The recent recession may have turned the job market on its head, but larger economic factors have drastically changed the U.S. market over the last century. The Industrial Revolution has all but eliminated once stable, middle-class jobs that were commonplace for your great-grandparents living in rural farmlands.
To find out what types of jobs were around before the Industrial Revolution, we combed through the occupational classification list from 1850, the first year the government collected data on what Americans do for work, provided by the Bureau of Labor Statistics. We then compared it to a part of today's Census called the Standard Occupational Classifications, which identifies 31,000 active occupations in America.
Below are jobs from the past that are no longer recognized by the BLS:
1. Chimney-sweeps: Someone who inspects and cleans chimneys. The job typically requires a certain level of dexterity since it involves a lot of climbing, squatting, kneeling, and stretching.
2. Daguerreotypists: These people were the pioneers of photography using the camera obscura, an optical device that projects an image of its surroundings on a screen.
3. Drover: Someone who drives cattle or sheep.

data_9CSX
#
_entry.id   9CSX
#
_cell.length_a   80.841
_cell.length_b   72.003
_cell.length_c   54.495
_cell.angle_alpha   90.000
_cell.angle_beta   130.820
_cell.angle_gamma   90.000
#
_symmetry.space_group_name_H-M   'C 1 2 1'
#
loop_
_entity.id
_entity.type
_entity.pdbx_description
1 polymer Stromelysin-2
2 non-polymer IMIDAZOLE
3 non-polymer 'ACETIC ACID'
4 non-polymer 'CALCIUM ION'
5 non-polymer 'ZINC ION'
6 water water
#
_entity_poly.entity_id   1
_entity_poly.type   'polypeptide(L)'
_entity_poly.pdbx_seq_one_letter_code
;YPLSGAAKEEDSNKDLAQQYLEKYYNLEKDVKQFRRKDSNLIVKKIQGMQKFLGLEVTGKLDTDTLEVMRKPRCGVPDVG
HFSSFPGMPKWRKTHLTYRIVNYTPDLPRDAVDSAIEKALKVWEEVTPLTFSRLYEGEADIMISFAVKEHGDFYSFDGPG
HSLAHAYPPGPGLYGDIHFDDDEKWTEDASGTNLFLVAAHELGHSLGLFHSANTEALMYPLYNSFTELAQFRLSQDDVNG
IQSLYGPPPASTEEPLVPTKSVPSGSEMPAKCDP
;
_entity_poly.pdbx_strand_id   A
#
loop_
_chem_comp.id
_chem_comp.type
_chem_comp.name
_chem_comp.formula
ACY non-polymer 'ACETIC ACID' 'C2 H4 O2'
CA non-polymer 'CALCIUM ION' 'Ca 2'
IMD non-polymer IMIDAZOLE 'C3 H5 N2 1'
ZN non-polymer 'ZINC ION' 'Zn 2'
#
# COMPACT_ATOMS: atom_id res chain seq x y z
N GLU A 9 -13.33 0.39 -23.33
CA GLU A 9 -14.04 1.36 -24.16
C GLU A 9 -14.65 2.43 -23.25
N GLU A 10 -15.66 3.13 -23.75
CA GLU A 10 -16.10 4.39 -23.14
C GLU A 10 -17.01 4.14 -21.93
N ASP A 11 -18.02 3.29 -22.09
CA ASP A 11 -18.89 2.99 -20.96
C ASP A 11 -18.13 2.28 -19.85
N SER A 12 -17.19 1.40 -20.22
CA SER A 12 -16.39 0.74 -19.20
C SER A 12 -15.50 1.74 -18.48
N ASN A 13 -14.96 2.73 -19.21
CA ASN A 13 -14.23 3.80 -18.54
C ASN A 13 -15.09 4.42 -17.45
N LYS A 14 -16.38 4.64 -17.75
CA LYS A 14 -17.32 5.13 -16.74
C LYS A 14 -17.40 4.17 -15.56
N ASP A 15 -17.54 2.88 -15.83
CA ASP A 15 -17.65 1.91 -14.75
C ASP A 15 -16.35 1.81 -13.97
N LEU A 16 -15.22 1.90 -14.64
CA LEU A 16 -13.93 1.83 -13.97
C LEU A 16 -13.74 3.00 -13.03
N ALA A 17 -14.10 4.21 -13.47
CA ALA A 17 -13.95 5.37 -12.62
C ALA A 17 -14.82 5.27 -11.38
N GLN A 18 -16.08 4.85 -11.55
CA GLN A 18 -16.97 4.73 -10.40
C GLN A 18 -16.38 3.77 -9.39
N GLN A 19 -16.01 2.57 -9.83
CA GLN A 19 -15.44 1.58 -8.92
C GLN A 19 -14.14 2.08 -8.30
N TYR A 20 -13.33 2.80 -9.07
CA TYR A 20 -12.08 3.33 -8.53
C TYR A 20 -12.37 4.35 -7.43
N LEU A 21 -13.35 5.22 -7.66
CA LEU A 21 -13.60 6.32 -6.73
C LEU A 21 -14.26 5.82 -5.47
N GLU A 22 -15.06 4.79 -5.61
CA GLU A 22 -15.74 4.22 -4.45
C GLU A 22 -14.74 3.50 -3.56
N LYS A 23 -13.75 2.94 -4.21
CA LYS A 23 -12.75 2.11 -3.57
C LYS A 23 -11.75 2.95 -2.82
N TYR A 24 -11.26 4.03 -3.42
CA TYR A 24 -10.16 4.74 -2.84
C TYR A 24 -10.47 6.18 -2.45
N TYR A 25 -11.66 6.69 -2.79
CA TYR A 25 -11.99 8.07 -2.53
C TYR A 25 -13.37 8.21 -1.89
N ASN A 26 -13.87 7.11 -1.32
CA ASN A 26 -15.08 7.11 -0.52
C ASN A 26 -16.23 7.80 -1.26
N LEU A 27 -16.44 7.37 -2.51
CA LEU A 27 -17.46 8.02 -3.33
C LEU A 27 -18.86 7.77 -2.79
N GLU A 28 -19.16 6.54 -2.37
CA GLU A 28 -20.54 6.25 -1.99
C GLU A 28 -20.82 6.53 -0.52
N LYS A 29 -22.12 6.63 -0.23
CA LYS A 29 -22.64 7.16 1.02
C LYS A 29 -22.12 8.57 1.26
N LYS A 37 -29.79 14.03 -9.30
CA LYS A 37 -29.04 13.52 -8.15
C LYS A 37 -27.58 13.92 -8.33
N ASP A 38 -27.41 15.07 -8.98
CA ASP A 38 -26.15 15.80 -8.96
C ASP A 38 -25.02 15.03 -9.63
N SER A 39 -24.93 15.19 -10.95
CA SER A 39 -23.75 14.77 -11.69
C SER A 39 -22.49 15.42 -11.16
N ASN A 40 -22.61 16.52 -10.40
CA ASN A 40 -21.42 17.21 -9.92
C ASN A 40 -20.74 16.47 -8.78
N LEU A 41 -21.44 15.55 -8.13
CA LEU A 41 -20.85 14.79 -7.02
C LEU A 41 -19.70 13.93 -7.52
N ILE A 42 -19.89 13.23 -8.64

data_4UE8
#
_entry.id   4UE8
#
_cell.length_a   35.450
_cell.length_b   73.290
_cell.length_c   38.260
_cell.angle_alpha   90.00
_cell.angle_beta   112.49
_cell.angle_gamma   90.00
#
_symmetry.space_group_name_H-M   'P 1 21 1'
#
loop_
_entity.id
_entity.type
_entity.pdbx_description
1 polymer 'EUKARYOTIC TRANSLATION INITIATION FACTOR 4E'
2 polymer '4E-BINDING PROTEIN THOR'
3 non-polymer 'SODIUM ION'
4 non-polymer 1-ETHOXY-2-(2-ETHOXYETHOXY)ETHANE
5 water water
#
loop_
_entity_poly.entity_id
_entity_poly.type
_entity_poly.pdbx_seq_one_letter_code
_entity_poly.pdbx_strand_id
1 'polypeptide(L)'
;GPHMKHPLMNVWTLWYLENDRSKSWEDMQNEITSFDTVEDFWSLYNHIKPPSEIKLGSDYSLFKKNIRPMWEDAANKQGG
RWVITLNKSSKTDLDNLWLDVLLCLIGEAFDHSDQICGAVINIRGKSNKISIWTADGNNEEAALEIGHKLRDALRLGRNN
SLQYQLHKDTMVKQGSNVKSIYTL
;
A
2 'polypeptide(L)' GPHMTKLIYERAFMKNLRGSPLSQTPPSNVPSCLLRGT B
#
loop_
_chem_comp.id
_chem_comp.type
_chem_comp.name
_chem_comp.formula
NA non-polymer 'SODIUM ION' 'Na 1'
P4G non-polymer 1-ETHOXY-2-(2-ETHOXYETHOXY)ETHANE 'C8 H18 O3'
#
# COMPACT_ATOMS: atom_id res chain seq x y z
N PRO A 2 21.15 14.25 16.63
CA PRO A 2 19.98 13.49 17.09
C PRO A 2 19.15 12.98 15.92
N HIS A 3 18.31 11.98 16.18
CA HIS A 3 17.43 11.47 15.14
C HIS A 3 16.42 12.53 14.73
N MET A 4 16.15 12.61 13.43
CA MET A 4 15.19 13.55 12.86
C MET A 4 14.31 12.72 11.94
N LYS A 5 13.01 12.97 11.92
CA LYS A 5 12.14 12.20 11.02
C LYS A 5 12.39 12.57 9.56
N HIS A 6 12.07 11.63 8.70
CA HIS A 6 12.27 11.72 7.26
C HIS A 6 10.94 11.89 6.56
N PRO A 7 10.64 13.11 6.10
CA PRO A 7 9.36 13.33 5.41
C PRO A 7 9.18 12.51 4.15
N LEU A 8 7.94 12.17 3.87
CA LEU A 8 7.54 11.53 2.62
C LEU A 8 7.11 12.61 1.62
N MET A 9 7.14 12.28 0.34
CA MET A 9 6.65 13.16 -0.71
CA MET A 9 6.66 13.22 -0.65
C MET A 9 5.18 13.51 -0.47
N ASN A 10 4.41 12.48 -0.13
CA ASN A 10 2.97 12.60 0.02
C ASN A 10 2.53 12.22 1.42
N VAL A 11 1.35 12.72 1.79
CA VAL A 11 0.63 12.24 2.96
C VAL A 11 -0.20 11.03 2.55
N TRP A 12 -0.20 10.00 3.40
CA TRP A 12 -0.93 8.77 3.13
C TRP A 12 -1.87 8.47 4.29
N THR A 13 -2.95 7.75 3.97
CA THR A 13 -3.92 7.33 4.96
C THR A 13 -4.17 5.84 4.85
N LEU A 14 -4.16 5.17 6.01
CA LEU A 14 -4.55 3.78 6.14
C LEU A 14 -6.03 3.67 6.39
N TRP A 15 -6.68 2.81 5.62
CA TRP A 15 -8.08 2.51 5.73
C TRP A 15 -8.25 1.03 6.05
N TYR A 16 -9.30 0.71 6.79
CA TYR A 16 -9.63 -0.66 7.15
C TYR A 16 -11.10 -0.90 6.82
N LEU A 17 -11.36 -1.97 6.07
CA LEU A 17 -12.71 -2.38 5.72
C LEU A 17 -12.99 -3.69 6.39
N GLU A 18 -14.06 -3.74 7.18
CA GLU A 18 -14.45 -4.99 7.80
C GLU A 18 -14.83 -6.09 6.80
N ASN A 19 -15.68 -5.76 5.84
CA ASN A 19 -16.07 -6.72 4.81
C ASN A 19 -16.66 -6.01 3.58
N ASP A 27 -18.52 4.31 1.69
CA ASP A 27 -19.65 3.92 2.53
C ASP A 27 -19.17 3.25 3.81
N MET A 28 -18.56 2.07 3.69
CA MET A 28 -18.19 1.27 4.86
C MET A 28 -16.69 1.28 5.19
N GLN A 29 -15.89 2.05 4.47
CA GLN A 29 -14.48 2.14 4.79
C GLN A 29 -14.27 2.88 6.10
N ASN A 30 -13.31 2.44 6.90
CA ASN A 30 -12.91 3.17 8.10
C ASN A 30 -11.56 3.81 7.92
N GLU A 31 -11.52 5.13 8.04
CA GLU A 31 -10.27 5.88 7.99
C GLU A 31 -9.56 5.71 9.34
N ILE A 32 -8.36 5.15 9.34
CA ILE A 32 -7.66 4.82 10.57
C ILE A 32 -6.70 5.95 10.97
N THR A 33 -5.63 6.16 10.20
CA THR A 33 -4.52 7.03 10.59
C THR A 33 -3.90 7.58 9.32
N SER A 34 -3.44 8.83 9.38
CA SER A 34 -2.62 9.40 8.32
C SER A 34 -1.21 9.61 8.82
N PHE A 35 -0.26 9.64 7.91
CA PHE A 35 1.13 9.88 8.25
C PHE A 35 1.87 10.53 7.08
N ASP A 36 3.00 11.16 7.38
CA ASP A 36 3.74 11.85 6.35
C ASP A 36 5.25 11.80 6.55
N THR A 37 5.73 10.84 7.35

4. Hemp dressers: Someone who worked in the linen industry separating the coarse parts of hemp. They were also known as hacklers, the instruments they used to separate hemp.
5. Lapidaries: An artist who collects precious gemstones and minerals and forms them into decorative items.
6. Lathmaker: Someone who works to set up, operate, or tend wood sawing.
7. Match makers: Someone whose job consists of matching two people up, usually for the purpose of marriage.
8. Occultists: People who study magic, alchemy, extra-sensory perception, astrology, spiritualism, and divination.
9. Quarrymen: A man who works in or manages a quarry, which is a type of open pit mine for extracting rocks and minerals.
10. Shoe peg maker: This is a traditional form of shoe-making using pegged construction.
11. Salaeratus makers: A person who makes baking soda.
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